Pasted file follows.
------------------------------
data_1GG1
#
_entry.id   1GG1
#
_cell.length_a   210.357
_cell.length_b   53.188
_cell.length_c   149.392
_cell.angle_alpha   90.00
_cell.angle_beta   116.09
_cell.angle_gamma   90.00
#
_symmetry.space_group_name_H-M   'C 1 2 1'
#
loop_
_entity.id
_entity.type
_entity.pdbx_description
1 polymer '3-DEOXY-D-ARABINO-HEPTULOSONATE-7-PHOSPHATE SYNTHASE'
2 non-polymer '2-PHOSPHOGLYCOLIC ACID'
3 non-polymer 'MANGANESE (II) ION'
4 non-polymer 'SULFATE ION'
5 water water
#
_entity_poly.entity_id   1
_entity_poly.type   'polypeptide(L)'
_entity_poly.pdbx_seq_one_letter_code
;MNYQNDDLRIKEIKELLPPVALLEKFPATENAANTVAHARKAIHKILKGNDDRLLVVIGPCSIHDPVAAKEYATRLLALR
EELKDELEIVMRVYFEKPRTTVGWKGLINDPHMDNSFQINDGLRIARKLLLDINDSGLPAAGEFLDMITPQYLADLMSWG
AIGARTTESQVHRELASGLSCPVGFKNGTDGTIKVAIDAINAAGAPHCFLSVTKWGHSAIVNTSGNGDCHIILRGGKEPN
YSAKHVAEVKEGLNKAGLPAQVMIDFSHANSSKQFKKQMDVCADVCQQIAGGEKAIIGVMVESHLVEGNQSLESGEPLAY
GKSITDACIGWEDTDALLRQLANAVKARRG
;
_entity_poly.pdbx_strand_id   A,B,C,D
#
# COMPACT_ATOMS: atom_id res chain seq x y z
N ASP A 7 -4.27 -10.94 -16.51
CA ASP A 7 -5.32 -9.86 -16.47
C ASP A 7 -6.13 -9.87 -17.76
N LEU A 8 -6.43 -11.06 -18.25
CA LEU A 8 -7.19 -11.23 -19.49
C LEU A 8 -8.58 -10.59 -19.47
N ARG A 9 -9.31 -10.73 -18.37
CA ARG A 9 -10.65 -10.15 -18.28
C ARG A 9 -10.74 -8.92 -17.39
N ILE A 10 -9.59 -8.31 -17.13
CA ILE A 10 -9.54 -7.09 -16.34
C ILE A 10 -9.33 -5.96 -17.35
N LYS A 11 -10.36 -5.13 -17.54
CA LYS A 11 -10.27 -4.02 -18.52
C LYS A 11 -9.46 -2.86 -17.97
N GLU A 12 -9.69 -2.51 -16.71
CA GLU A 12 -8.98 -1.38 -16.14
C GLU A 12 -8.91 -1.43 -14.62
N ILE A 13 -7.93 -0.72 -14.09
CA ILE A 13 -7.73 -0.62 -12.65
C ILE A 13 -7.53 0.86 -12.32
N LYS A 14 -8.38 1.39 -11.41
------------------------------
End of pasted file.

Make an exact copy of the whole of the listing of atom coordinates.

data_1GG1
#
_entry.id   1GG1
#
_cell.length_a   210.357
_cell.length_b   53.188
_cell.length_c   149.392
_cell.angle_alpha   90.00
_cell.angle_beta   116.09
_cell.angle_gamma   90.00
#
_symmetry.space_group_name_H-M   'C 1 2 1'
#
loop_
_entity.id
_entity.type
_entity.pdbx_description
1 polymer '3-DEOXY-D-ARABINO-HEPTULOSONATE-7-PHOSPHATE SYNTHASE'
2 non-polymer '2-PHOSPHOGLYCOLIC ACID'
3 non-polymer 'MANGANESE (II) ION'
4 non-polymer 'SULFATE ION'
5 water water
#
_entity_poly.entity_id   1
_entity_poly.type   'polypeptide(L)'
_entity_poly.pdbx_seq_one_letter_code
;MNYQNDDLRIKEIKELLPPVALLEKFPATENAANTVAHARKAIHKILKGNDDRLLVVIGPCSIHDPVAAKEYATRLLALR
EELKDELEIVMRVYFEKPRTTVGWKGLINDPHMDNSFQINDGLRIARKLLLDINDSGLPAAGEFLDMITPQYLADLMSWG
AIGARTTESQVHRELASGLSCPVGFKNGTDGTIKVAIDAINAAGAPHCFLSVTKWGHSAIVNTSGNGDCHIILRGGKEPN
YSAKHVAEVKEGLNKAGLPAQVMIDFSHANSSKQFKKQMDVCADVCQQIAGGEKAIIGVMVESHLVEGNQSLESGEPLAY
GKSITDACIGWEDTDALLRQLANAVKARRG
;
_entity_poly.pdbx_strand_id   A,B,C,D
#
# COMPACT_ATOMS: atom_id res chain seq x y z
N ASP A 7 -4.27 -10.94 -16.51
CA ASP A 7 -5.32 -9.86 -16.47
C ASP A 7 -6.13 -9.87 -17.76
N LEU A 8 -6.43 -11.06 -18.25
CA LEU A 8 -7.19 -11.23 -19.49
C LEU A 8 -8.58 -10.59 -19.47
N ARG A 9 -9.31 -10.73 -18.37
CA ARG A 9 -10.65 -10.15 -18.28
C ARG A 9 -10.74 -8.92 -17.39
N ILE A 10 -9.59 -8.31 -17.13
CA ILE A 10 -9.54 -7.09 -16.34
C ILE A 10 -9.33 -5.96 -17.35
N LYS A 11 -10.36 -5.13 -17.54
CA LYS A 11 -10.27 -4.02 -18.52
C LYS A 11 -9.46 -2.86 -17.97
N GLU A 12 -9.69 -2.51 -16.71
CA GLU A 12 -8.98 -1.38 -16.14
C GLU A 12 -8.91 -1.43 -14.62
N ILE A 13 -7.93 -0.72 -14.09
CA ILE A 13 -7.73 -0.62 -12.65
C ILE A 13 -7.53 0.86 -12.32
N LYS A 14 -8.38 1.39 -11.41